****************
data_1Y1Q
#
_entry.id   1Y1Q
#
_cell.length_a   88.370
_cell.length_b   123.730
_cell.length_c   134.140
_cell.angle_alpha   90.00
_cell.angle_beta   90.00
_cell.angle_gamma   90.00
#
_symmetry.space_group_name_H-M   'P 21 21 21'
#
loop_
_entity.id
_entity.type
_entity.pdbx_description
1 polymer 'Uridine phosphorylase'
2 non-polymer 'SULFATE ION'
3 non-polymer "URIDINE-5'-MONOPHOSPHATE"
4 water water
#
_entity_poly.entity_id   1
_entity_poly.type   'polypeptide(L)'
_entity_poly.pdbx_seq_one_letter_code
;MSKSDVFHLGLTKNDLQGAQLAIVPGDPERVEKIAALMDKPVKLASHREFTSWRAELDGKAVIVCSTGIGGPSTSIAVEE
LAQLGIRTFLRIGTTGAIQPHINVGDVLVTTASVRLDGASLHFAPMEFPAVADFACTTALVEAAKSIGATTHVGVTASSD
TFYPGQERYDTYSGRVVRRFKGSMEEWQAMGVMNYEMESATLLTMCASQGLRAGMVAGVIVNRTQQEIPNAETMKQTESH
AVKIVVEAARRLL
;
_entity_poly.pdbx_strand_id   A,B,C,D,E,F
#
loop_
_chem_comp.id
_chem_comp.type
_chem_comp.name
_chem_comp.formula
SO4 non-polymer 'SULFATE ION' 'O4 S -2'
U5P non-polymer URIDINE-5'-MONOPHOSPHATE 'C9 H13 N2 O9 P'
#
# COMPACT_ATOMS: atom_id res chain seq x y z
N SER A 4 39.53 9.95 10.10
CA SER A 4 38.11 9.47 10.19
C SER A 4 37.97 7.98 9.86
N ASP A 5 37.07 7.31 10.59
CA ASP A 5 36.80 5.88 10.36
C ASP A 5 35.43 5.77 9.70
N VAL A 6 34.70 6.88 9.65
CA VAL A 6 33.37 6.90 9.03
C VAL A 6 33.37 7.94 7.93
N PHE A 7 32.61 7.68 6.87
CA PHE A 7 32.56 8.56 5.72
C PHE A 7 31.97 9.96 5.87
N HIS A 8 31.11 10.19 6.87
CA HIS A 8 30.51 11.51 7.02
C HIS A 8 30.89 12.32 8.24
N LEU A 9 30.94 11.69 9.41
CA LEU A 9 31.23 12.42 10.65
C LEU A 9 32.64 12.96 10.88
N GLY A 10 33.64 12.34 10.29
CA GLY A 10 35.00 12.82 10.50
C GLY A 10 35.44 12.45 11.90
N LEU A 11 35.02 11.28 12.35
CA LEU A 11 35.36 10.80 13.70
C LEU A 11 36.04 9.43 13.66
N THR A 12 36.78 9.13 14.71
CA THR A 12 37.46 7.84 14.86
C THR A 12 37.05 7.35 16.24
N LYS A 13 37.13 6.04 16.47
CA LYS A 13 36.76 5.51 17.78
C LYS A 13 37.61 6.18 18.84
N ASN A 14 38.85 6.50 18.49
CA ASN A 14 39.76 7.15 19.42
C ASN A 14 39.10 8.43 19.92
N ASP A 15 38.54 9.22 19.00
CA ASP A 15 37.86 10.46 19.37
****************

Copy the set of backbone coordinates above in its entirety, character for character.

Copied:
data_1Y1Q
#
_entry.id   1Y1Q
#
_cell.length_a   88.370
_cell.length_b   123.730
_cell.length_c   134.140
_cell.angle_alpha   90.00
_cell.angle_beta   90.00
_cell.angle_gamma   90.00
#
_symmetry.space_group_name_H-M   'P 21 21 21'
#
loop_
_entity.id
_entity.type
_entity.pdbx_description
1 polymer 'Uridine phosphorylase'
2 non-polymer 'SULFATE ION'
3 non-polymer "URIDINE-5'-MONOPHOSPHATE"
4 water water
#
_entity_poly.entity_id   1
_entity_poly.type   'polypeptide(L)'
_entity_poly.pdbx_seq_one_letter_code
;MSKSDVFHLGLTKNDLQGAQLAIVPGDPERVEKIAALMDKPVKLASHREFTSWRAELDGKAVIVCSTGIGGPSTSIAVEE
LAQLGIRTFLRIGTTGAIQPHINVGDVLVTTASVRLDGASLHFAPMEFPAVADFACTTALVEAAKSIGATTHVGVTASSD
TFYPGQERYDTYSGRVVRRFKGSMEEWQAMGVMNYEMESATLLTMCASQGLRAGMVAGVIVNRTQQEIPNAETMKQTESH
AVKIVVEAARRLL
;
_entity_poly.pdbx_strand_id   A,B,C,D,E,F
#
loop_
_chem_comp.id
_chem_comp.type
_chem_comp.name
_chem_comp.formula
SO4 non-polymer 'SULFATE ION' 'O4 S -2'
U5P non-polymer URIDINE-5'-MONOPHOSPHATE 'C9 H13 N2 O9 P'
#
# COMPACT_ATOMS: atom_id res chain seq x y z
N SER A 4 39.53 9.95 10.10
CA SER A 4 38.11 9.47 10.19
C SER A 4 37.97 7.98 9.86
N ASP A 5 37.07 7.31 10.59
CA ASP A 5 36.80 5.88 10.36
C ASP A 5 35.43 5.77 9.70
N VAL A 6 34.70 6.88 9.65
CA VAL A 6 33.37 6.90 9.03
C VAL A 6 33.37 7.94 7.93
N PHE A 7 32.61 7.68 6.87
CA PHE A 7 32.56 8.56 5.72
C PHE A 7 31.97 9.96 5.87
N HIS A 8 31.11 10.19 6.87
CA HIS A 8 30.51 11.51 7.02
C HIS A 8 30.89 12.32 8.24
N LEU A 9 30.94 11.69 9.41
CA LEU A 9 31.23 12.42 10.65
C LEU A 9 32.64 12.96 10.88
N GLY A 10 33.64 12.34 10.29
CA GLY A 10 35.00 12.82 10.50
C GLY A 10 35.44 12.45 11.90
N LEU A 11 35.02 11.28 12.35
CA LEU A 11 35.36 10.80 13.70
C LEU A 11 36.04 9.43 13.66
N THR A 12 36.78 9.13 14.71
CA THR A 12 37.46 7.84 14.86
C THR A 12 37.05 7.35 16.24
N LYS A 13 37.13 6.04 16.47
CA LYS A 13 36.76 5.51 17.78
C LYS A 13 37.61 6.18 18.84
N ASN A 14 38.85 6.50 18.49
CA ASN A 14 39.76 7.15 19.42
C ASN A 14 39.10 8.43 19.92
N ASP A 15 38.54 9.22 19.00
CA ASP A 15 37.86 10.46 19.37